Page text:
• Was the area ever covered by an ice sheet?

    • What is the relation Tibetan glaciation – uplift – climate variations?

    These are questions of special significance also for former periglacial conditions, as reconstructed glaciers and ice sheets had a fundamental effect on regional paleoenvironmental conditions.

  • 78.
    Stroeven, Arjen
    et al.
    Stockholm University, Faculty of Science, Department of Physical Geography and Quaternary Geology.
    Hättestrand, Clas
    Stockholm University, Faculty of Science, Department of Physical Geography and Quaternary Geology.
    Heyman, Jakob
    Stockholm University, Faculty of Science, Department of Physical Geography and Quaternary Geology.
    Geomorphology of the Huang He ice sheet area: towards a reconstruction of the glacial history of the northeastern Tibetan Plateau2006In: INQUA conference on Mountain Glaciation, 2006Conference paper (Refereed)
    Abstract [en]

    Recent terrestrial cosmogenic nuclide (TCN) studies on end moraines of the Tibetan Plateau have yielded a first synthesis of the timing of mountain glacier and ice field maximum extents at discrete times in the past. Although these allow important constraints on the presence of expanded ice on the plateau, they don’t address the question of the presence of areally more extensive ice sheet configurations where mountain ice complexes from discrete mountain blocks coalesce to form larger bodies. Two ice sheets hypothesised to have covered parts of the Tibetan Plateau are the Tibetan ice sheet and the areally much more restricted Huang He ice sheet. In this study we have focussed on the hypothesised Huang He ice sheet area in the headwaters of the Huang He and Yangtze rivers on the north-eastern margin of the Tibetan Plateau.

    Two mountain blocks from which ice might have emanated to inundate the plateau surface around it and form the ice sheet are the marginally-located Anyemaqen and centrally-located Bayan Har Mountains. Of these the Anyemaqen is located closer to the edge of the plateau, is higher, wetter, and is ornamented with glaciers today, which, according to TCN studies have been more extensive during marine oxygen isotope stages 3, 2, and 1.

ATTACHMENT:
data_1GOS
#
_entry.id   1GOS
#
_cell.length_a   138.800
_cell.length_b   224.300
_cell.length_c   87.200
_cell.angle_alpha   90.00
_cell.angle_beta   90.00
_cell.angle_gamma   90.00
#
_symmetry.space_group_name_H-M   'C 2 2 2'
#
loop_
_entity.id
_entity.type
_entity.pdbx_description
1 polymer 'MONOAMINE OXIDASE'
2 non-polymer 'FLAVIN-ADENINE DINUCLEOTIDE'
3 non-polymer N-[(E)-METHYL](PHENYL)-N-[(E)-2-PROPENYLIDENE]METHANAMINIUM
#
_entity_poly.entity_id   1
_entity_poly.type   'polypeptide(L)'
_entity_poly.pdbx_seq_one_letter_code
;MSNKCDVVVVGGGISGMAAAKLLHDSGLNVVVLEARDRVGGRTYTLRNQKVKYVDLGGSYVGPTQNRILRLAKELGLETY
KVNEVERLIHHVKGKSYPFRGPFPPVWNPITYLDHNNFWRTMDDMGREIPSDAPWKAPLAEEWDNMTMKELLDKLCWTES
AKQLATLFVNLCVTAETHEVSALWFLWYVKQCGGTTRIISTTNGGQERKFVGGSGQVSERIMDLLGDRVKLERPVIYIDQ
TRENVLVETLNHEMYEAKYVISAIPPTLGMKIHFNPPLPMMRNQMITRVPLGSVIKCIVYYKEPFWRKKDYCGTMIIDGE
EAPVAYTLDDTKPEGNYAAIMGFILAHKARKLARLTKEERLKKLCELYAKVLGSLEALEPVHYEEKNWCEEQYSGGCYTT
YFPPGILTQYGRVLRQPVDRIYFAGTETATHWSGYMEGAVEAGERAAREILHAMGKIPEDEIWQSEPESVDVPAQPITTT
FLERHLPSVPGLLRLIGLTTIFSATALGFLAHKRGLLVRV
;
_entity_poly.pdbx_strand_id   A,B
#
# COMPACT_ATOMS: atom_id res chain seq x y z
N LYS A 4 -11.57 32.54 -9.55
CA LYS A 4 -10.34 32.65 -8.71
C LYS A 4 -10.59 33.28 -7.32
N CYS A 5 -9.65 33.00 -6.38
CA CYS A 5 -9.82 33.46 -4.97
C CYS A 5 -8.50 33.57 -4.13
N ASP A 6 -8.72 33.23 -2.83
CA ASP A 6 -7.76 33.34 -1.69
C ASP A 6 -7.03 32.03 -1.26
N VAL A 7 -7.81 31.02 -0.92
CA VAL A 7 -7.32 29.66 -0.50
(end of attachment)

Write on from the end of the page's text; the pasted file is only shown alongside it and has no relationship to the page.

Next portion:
Using Landsat 7 ETM+ satellite imagery we have mapped the glacial geomorphology of the entire hypothesised Huang He ice sheet area (50,000-70,000 km2) and concentrated our TCN field sampling to its core area, the Bayan Har Mountains. The area displays widespread morphological evidence of glacial erosion and deposition, particularly around the higher mountain blocks. The erosional landforms include large-scale glacial troughs, U-shaped valleys and occasional lake basins, and small-scale lateral meltwater channels. The depositional landforms include primarily lateral and end-moraines, but also hummocky moraines and drumlins. Field inspection has yielded observations of tills and erratic boulders. Taken together, these traces comprise an impressive record of multiple large-scale erosional events as witnessed by cross-cutting relationships of glacial valleys and multiple glacier advances through the Bayan Har Mountain valleys, some of which terminated onto the plateau surface, by the presence of suites of end-moraines and associated meltwater traces.

    The mapping exercise thus far has established a clear patchiness to the erosional imprint of ice in the uplands comprising the Huang He ice sheet area. Although the integrated imprint of erosion is clear and displays a pattern of topographically-forced selective linear erosion, the rates of glacial landscape change in the absence of TCN measurements remains unknown.

    We note that except for the arguable presence of tills and the reported, but not confirmed, presence of erratics beyond the mountain fronts, we have not been able to establish firm evidence of ice coverage on the intervening plateau surfaces. Rather, many areas display a distinct non-glacial morphology with welldeveloped fluvial valley systems and basins infilled with alluvial deposits. This casts some doubt on the concept of the Huang He ice sheet, although one may argue that, if of considerable age, few glacial traces may have survived degradational processes. Moreover, we conclude that the break in slope between the youthful steep fluvial landscapes of the Huang He and Yangtze rivers and the relict gentle sloping surface of the Tibetan Plateau almost entirely coincides with the outline of the Huang He ice sheet bordering these rivers. This could be used to further question the reality of the Huang He ice sheet or, if indisputable further evidence can be uncovered in the years to come, the coincidence of borders could indicate that the ice sheet was larger but that evidence for this is now flowing down the rivers.